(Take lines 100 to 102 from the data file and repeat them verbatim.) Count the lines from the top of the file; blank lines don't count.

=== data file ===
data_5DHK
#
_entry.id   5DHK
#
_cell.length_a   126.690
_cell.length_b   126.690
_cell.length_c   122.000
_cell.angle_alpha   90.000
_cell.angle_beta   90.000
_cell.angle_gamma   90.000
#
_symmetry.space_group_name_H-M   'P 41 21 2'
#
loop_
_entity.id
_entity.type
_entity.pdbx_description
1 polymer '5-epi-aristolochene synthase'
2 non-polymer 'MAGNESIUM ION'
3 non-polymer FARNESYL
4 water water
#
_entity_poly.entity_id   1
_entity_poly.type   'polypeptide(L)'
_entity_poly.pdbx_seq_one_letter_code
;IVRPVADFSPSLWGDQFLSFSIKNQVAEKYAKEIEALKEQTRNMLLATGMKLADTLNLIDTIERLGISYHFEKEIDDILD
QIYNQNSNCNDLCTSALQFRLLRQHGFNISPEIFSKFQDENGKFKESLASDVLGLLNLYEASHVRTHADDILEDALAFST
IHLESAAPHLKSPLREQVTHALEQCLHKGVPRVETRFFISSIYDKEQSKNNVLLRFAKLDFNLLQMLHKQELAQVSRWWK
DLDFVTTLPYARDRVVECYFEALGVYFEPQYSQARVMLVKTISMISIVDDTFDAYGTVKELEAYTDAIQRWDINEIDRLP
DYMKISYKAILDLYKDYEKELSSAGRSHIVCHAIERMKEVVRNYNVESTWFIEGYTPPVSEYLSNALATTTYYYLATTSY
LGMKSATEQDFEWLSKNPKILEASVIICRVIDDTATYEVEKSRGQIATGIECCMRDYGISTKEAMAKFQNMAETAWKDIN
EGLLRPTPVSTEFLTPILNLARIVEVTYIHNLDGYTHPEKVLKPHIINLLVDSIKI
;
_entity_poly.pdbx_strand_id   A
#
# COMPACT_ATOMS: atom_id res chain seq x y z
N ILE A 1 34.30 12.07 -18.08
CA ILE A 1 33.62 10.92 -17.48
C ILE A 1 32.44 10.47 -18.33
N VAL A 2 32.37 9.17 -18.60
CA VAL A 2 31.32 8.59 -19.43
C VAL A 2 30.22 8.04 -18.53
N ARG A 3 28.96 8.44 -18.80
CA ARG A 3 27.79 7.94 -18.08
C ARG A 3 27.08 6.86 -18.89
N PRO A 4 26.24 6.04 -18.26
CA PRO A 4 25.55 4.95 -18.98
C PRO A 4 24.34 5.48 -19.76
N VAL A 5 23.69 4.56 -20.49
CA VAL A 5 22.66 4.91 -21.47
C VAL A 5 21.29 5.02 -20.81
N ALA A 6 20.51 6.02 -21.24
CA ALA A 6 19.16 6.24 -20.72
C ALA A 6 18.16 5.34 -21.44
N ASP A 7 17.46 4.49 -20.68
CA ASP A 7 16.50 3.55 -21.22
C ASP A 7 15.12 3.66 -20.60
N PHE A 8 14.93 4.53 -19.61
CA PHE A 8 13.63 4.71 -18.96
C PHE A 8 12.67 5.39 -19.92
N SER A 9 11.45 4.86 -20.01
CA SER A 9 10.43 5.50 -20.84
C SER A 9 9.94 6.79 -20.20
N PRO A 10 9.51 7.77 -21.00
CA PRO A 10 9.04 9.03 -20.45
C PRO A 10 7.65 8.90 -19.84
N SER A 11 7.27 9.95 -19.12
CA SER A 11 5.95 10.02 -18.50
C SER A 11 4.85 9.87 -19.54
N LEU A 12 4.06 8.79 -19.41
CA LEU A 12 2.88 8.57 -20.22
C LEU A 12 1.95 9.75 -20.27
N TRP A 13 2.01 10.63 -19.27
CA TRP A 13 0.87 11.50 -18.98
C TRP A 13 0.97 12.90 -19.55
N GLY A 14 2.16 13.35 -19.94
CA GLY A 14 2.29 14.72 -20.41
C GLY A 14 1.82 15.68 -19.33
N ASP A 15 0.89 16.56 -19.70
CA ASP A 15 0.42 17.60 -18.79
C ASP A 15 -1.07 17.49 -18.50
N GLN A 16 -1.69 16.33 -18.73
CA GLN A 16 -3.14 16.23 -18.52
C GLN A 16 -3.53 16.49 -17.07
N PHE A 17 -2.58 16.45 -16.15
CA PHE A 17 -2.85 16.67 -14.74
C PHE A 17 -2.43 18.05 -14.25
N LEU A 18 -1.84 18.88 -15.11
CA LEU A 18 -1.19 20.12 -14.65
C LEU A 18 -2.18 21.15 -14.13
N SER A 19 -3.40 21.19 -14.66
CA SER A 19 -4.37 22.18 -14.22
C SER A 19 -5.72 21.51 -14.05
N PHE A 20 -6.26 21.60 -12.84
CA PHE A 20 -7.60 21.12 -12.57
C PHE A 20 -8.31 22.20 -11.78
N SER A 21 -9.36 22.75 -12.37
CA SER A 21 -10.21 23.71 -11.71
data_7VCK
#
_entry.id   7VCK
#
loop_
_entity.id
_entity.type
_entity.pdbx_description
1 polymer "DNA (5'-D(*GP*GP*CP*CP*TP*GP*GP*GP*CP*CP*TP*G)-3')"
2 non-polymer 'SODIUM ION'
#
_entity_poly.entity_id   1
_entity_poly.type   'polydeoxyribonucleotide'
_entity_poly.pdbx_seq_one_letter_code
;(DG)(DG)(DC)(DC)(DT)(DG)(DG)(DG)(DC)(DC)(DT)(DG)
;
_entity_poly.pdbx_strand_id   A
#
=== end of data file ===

#
_entry.id   7VCK
#